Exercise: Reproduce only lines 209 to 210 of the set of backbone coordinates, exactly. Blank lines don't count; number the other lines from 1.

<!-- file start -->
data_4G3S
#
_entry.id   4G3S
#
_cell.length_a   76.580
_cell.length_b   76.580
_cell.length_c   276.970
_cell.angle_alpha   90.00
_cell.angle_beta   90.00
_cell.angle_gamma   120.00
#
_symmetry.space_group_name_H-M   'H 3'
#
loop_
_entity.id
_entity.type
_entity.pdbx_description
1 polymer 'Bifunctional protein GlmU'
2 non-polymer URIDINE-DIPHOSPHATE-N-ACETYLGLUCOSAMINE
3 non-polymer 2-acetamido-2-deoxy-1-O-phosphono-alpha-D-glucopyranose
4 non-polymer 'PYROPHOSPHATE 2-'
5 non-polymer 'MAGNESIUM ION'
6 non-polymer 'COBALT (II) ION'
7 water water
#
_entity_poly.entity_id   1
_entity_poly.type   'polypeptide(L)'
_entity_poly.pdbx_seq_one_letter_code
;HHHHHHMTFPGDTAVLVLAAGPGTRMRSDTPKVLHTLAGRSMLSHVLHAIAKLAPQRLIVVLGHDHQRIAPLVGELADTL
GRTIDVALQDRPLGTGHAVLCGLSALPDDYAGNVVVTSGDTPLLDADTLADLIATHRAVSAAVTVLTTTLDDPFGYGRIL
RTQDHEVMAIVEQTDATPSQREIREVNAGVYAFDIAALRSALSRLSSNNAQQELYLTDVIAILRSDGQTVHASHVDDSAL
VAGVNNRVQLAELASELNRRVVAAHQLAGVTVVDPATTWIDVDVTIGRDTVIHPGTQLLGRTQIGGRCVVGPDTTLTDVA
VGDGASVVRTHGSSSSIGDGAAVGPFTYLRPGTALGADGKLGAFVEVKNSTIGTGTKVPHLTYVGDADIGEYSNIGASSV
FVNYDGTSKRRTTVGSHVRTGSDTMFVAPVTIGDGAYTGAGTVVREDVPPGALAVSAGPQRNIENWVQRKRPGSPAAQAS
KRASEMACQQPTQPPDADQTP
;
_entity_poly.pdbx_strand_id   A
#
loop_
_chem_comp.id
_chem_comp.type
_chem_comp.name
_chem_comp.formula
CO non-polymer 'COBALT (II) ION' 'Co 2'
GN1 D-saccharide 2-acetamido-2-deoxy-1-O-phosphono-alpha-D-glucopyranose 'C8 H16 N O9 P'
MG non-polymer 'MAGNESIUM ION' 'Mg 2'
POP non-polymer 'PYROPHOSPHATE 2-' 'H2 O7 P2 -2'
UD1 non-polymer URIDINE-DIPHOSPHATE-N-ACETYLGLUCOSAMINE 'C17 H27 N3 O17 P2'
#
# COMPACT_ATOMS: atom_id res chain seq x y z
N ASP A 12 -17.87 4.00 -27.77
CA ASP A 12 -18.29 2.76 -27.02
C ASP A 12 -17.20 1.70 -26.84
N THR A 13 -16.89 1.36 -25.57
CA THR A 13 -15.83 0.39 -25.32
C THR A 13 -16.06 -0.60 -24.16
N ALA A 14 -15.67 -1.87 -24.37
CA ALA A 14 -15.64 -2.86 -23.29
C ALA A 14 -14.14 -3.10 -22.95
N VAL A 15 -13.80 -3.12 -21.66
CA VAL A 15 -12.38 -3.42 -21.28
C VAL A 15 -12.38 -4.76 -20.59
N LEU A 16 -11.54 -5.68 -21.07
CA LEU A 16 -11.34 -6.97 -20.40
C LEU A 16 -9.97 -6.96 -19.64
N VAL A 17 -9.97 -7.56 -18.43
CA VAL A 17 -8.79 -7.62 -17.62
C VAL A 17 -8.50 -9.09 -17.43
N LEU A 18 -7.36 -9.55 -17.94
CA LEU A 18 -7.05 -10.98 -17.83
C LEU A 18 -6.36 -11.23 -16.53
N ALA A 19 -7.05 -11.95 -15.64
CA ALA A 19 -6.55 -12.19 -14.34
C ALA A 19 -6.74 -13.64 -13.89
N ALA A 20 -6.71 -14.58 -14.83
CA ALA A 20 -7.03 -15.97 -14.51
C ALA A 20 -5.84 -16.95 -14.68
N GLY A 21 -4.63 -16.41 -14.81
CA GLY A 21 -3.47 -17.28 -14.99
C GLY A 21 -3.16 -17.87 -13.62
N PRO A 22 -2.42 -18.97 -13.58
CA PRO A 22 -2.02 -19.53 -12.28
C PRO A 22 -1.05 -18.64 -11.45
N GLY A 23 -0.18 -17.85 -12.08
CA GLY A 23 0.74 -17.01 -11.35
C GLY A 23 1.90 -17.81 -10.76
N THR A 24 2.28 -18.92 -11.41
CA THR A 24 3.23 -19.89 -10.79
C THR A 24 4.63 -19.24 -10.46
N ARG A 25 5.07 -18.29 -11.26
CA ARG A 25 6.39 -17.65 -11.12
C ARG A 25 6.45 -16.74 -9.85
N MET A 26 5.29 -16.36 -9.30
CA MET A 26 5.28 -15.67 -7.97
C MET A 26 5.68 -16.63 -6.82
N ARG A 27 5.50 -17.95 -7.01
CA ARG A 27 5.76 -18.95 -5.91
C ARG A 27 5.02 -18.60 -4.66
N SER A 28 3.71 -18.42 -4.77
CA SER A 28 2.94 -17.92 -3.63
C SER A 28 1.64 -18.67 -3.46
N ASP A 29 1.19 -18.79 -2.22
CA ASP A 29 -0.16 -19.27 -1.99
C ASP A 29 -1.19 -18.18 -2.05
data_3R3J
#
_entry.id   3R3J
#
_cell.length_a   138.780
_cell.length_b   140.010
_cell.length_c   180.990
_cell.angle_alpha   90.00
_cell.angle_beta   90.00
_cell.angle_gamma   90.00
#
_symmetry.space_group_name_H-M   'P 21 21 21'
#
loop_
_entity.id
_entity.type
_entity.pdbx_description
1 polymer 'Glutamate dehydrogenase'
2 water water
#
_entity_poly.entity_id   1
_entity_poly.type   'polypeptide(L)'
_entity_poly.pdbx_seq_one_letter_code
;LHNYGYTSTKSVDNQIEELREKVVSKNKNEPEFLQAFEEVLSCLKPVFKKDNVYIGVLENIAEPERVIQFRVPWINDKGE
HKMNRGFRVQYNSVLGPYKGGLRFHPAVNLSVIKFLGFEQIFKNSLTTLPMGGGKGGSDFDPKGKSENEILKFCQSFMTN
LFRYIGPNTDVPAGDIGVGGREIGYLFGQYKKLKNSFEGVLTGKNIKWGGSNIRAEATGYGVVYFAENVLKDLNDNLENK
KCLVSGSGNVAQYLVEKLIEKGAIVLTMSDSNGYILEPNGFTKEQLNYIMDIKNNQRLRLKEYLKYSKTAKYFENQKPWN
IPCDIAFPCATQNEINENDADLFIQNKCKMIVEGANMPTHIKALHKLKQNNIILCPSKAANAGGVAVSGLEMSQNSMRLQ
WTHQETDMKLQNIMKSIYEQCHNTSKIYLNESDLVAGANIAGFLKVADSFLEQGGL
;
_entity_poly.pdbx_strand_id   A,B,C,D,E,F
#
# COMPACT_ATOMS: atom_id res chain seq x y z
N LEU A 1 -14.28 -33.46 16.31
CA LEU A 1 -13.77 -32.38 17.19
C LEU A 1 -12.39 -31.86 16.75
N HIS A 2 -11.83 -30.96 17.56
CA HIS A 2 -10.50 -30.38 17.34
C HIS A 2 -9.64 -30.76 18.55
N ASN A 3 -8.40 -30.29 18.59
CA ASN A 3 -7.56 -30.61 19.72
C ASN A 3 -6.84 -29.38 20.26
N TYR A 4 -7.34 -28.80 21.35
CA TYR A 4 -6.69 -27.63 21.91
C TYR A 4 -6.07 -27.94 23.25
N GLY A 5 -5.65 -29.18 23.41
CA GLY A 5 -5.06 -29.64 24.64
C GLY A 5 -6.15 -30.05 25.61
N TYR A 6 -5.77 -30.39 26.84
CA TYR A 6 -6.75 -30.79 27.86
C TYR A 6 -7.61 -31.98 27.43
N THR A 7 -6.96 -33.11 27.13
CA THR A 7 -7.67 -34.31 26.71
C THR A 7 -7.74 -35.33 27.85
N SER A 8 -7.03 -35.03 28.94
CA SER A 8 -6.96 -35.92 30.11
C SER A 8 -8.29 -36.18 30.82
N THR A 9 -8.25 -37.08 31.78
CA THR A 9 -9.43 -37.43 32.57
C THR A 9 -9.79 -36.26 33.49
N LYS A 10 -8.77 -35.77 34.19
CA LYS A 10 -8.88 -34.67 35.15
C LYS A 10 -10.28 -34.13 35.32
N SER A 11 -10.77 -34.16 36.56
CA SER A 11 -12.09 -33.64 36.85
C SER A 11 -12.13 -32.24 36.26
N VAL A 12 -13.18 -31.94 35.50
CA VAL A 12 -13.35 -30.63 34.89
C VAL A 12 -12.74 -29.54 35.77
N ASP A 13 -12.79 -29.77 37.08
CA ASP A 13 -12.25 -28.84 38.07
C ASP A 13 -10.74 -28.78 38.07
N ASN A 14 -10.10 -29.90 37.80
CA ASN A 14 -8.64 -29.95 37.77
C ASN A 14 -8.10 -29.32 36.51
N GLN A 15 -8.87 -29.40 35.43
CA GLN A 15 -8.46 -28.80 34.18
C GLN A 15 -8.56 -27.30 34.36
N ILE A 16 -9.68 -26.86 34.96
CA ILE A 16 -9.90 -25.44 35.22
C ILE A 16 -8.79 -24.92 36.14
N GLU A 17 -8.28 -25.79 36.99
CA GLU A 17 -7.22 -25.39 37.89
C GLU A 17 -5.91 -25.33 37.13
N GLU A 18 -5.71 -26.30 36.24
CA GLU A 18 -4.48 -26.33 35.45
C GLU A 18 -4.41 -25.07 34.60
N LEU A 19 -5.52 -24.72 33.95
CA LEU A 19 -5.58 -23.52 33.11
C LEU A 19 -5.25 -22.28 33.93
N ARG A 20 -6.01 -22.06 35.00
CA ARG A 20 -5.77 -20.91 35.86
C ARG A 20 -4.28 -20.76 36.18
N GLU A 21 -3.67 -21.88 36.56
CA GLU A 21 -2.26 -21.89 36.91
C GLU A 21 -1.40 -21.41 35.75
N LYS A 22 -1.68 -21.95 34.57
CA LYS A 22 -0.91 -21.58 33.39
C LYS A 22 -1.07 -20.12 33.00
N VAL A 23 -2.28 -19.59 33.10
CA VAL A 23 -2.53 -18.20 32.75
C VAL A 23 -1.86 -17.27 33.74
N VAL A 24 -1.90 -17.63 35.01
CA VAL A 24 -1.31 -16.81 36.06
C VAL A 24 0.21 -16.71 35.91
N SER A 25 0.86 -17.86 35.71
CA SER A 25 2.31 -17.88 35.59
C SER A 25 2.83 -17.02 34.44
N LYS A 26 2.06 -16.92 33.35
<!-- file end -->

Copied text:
C VAL A 24 0.21 -16.71 35.91
N SER A 25 0.86 -17.86 35.71